Where would we be without our mum mates? They’re our lifeline and sounding-pad for all things parenting. Isn’t it great to hang-out with likeminded souls who don’t judge us for shoving a bag of Pom Bears in the buggy for ten minutes peace? Having kids who will happily play together (or at least beside one another with intermittent launches for whatever the other has in hand) is an added bonus. But sometimes, just sometimes, says Lyndsey Gilmour, it’s not as simple as both being at a loose end at the same time; other variables must be considered when organising play dates. That’s when military style tactics are to be deployed…
Like, when you can’t trust your kid not to wreck the joint. You really, really, really want to accept that coffee invite, but you know she’s got cream carpets throughout the house and she’s definitely a neat freak. Bad news when your kid could give the Tasmanian Devil a run for his money. What do you do?
Solution? Suck it up. If you keep politely declining, she’s going to stop asking, and where would you be without her then? Give your kid a high protein breakfast so they aren’t wanting snacks every five minutes and all you’ll need to do is concentrate on where you put down your mug. Keep it short and sweet: everyone’s happy.
Like, when, well, she’s a bit dry. She’s a sweet mummy, and her child is extremely tolerant of your child’s rough and ready style. But she’s not a font of scintillating conversation and you are SO sleep deprived you can’t be expected to fill the silence all the time…
Solution? Plan a do-ey date. Lots of arts, crafts and messy play, if not around yours then find a pottery cafe. Or perhaps a cinema. No, not for the messy play, but to enjoy one another’s company without worrying about running out of chat. Find out if your local does special morning screenings you can take babies to if they are teeny-tiny.
Like, when it’s your turn have the whole NCT/antenatal gang over but your husband neglects to tell you he’s invited his mother for dinner that very same day. There’s no way your entire house will not end up resembling Andy’s bedroom in Toy Story thanks to eight toddlers who’ve recently become on the move. Not a clean mug will be found by the end of it — not one drop of milk. So what do you do to ensure a smooth transition?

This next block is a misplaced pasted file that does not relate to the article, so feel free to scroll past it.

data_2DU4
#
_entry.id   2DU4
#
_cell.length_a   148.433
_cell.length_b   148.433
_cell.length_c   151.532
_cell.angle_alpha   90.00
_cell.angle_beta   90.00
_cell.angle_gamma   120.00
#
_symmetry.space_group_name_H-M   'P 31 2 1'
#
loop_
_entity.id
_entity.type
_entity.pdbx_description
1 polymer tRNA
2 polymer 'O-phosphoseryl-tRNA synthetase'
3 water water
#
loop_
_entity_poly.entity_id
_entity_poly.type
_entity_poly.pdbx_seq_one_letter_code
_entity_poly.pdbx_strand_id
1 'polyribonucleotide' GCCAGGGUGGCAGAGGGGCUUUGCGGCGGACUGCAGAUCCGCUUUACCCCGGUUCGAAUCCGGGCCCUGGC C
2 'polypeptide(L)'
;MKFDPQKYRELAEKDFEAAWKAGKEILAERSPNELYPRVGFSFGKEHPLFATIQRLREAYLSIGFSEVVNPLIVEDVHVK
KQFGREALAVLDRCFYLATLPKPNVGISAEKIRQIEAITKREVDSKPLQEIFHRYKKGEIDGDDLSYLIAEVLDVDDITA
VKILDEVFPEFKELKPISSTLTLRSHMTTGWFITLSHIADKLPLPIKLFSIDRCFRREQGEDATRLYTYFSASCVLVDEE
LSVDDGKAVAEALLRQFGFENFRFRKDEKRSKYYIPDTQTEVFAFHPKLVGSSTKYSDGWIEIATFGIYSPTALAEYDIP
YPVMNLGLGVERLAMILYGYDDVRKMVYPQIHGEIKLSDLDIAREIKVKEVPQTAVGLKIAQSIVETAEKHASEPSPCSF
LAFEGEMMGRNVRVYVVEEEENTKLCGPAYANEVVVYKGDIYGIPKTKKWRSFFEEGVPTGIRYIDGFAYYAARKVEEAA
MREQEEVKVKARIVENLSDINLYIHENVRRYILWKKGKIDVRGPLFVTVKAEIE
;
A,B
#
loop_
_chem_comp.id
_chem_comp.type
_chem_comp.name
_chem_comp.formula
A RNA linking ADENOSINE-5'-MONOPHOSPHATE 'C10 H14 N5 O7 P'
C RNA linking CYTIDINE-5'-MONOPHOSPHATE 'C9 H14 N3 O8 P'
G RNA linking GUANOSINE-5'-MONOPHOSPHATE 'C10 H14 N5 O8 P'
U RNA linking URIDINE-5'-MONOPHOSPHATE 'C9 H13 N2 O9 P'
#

Solution? Start early. No fancy ‘brunches’, we’re talking brekkie. Your mum mates will have been up since five anyway — they’ll be off by lunch. This gives you just enough time to throw all the toys back behind the sofa, sweep the trail of biscuit crumbs that Mother-in-Law will invariably look for and nip to the Newsagents for more milk. Sorted.
Like, when she doesn’t know when to leave. Yikes. God love her, she’s the salt of the earth. She’s helped you through some pretty tough tantrums and teething trials. She even loads the dishwasher without being asked when you have her over. But does she know when the party’s over? No she does not. What exactly are you meant to do when Mum Pal is missing the chip telling her when to go home, and you’re to polite to show her the door?
Solution? If she still doesn’t get the hint with an invitation that says ‘We’d love to have you over between 10am-1pm’, make sure you stick a very clear ‘Because we have a doctor’s/M.O.T/estate agent appointment,’ on the end of it.
Like when you still love your playdates but you’ve gone back to work. It’s tough being a working mum, having a foot in both camps. The need for chatter and a play does not leave you, but where do you find the time?
Solution: This isn’t for everyone but I have a mum mate so time-efficient that she deserves a mention. It helps having an open plan kitchen, granted, but she schedules her playdates so that others come to her, after work (say, 4.30pm) so she can chat, slurp tea and prepare the family dinner while a huge box of Duplo empties nearby. She is the epitome of multi-tasking and I have no shame in admitting that ‘if’ I get the promised but ever elusive new kitchen, the design will be 100 percent modelled on hers.
Like, when her kid has a tendency to de-blume every flower in the garden, decapitate every doll in the toy-box and even the cat’s tail is a target. Just because you love your mum mate doesn’t mean to say you have to love her mini-destructor. So how do you hang out with her and keep your sanity?
Solution? Go fruit-picking, or find some other neutral ground like a forest to play in. Everyone’s a winner. And the cat gets to live another day.